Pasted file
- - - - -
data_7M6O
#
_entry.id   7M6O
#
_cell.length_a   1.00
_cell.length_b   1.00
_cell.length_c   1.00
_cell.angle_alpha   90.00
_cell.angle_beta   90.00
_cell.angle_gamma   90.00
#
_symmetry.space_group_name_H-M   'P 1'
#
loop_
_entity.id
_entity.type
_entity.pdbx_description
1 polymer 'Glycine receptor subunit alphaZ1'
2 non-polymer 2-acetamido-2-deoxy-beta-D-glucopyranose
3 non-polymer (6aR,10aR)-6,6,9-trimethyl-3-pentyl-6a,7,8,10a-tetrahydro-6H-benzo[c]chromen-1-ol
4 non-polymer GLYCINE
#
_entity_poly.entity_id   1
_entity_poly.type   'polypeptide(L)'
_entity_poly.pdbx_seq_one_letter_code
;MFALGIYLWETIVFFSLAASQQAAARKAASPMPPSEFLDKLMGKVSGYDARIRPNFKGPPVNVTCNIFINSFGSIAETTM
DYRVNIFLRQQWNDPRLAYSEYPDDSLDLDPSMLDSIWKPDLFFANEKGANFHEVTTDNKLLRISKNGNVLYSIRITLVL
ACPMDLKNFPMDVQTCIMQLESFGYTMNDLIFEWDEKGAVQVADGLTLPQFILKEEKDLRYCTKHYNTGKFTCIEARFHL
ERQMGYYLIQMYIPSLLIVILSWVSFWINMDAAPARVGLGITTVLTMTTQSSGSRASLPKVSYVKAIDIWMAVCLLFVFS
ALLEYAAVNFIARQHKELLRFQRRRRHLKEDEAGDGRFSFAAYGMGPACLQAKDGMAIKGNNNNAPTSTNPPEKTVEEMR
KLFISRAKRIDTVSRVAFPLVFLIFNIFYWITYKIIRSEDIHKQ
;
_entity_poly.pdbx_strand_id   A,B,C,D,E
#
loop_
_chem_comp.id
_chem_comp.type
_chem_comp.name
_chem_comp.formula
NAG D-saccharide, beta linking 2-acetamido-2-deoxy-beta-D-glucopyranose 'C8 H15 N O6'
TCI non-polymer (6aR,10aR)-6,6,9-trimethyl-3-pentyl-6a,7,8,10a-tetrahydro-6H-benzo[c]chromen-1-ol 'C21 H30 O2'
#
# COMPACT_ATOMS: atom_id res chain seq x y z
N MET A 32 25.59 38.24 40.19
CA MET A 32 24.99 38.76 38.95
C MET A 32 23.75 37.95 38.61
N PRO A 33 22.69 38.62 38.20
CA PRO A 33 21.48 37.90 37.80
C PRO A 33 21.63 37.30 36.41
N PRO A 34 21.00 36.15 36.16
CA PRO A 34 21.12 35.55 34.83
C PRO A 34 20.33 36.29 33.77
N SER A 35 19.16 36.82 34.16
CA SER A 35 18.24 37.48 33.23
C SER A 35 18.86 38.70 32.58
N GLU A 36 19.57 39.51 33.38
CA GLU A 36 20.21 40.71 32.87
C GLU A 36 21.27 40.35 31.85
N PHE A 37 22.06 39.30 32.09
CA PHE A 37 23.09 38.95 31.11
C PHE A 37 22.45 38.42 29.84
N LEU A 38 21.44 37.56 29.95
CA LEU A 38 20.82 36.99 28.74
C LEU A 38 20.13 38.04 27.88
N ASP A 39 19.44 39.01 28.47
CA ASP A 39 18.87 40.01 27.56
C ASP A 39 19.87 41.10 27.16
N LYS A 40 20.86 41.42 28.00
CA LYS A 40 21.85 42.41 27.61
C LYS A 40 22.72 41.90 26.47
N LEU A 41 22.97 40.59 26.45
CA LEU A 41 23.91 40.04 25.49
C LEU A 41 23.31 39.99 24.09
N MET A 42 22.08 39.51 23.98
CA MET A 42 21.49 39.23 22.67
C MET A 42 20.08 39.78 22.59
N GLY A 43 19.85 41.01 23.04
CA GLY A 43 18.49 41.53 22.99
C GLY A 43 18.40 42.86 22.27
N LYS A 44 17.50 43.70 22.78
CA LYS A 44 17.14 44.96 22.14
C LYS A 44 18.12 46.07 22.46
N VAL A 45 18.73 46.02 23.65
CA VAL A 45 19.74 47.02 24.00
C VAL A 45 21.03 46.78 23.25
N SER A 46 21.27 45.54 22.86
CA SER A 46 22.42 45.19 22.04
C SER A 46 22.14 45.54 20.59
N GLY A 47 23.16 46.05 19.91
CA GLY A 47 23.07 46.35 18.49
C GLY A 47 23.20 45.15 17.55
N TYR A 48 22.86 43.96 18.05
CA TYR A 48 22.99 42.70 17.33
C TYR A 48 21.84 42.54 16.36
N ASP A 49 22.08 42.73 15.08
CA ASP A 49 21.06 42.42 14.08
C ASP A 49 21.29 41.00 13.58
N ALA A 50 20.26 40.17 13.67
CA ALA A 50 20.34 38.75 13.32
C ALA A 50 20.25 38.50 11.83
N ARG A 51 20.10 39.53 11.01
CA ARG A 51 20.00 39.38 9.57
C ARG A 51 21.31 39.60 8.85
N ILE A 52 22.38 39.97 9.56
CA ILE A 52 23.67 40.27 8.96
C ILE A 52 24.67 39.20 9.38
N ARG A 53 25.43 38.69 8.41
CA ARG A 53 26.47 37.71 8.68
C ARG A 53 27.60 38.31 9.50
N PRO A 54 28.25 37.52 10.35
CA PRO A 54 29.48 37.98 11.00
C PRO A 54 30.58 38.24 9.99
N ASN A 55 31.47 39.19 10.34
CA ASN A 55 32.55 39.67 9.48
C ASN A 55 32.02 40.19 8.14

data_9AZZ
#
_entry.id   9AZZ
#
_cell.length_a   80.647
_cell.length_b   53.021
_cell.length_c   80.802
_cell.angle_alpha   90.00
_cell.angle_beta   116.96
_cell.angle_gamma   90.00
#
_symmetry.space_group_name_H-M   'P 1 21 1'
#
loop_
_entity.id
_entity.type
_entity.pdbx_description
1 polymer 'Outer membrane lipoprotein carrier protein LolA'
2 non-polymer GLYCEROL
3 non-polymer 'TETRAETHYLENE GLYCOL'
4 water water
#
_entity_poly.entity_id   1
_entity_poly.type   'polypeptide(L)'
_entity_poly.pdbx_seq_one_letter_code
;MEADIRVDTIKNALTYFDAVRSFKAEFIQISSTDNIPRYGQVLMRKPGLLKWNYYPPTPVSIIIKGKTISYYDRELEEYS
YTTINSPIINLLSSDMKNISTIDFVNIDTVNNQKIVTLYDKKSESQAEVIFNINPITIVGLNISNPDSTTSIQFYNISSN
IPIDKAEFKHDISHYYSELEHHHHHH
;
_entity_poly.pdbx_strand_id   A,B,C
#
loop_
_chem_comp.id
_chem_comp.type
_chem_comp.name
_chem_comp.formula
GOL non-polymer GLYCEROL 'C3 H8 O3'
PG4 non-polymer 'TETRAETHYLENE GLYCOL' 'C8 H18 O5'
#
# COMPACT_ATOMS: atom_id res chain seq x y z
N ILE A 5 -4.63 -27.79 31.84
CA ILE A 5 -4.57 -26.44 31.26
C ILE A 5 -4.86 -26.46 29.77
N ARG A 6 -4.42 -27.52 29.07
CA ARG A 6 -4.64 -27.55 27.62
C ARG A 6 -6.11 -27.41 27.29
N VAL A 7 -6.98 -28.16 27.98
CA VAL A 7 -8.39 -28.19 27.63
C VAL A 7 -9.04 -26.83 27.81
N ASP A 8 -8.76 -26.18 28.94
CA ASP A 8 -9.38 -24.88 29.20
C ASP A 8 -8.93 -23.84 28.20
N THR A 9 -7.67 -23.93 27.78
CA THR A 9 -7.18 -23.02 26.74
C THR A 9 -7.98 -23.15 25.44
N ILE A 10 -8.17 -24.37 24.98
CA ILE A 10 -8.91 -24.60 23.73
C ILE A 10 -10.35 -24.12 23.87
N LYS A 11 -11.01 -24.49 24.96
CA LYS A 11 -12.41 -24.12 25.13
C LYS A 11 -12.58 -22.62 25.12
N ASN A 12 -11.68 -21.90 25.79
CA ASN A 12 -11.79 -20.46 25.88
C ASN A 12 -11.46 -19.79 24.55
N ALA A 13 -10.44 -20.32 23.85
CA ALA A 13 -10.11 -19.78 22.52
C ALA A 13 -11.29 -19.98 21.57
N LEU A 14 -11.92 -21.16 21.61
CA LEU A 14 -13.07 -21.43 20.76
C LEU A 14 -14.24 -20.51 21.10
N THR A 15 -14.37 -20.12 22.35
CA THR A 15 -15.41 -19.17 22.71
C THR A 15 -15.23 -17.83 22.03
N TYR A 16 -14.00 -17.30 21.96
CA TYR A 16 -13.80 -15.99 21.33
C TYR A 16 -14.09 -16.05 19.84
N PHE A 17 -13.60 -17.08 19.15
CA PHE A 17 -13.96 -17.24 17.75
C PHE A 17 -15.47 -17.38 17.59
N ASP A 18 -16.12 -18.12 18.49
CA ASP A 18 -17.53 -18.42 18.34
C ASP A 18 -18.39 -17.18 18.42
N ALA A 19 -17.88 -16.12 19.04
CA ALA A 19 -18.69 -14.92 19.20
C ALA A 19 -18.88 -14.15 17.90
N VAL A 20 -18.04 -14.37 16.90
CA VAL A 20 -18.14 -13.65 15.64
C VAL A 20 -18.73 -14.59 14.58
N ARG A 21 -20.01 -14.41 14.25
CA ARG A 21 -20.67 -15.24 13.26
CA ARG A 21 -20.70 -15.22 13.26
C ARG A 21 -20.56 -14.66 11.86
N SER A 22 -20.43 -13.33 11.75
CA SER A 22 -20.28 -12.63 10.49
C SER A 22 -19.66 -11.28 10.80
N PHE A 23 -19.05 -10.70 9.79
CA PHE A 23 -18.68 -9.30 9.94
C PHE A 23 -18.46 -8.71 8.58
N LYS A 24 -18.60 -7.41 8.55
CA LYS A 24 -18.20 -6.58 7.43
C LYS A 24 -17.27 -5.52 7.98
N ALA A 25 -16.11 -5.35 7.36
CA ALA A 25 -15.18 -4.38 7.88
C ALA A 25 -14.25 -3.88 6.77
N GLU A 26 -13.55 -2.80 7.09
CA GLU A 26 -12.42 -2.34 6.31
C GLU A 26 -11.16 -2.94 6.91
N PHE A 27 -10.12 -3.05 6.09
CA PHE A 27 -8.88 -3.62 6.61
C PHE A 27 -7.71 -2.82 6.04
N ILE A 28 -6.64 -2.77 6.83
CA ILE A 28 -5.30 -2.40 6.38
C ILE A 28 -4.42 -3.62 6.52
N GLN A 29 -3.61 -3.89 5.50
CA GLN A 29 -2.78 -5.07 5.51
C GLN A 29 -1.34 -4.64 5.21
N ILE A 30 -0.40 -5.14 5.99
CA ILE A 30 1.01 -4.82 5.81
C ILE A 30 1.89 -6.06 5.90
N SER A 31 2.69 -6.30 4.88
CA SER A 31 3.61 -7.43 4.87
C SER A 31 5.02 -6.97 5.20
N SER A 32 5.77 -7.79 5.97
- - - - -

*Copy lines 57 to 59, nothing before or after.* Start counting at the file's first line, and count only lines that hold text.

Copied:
CA GLU A 36 20.21 40.71 32.87
C GLU A 36 21.27 40.35 31.85
N PHE A 37 22.06 39.30 32.09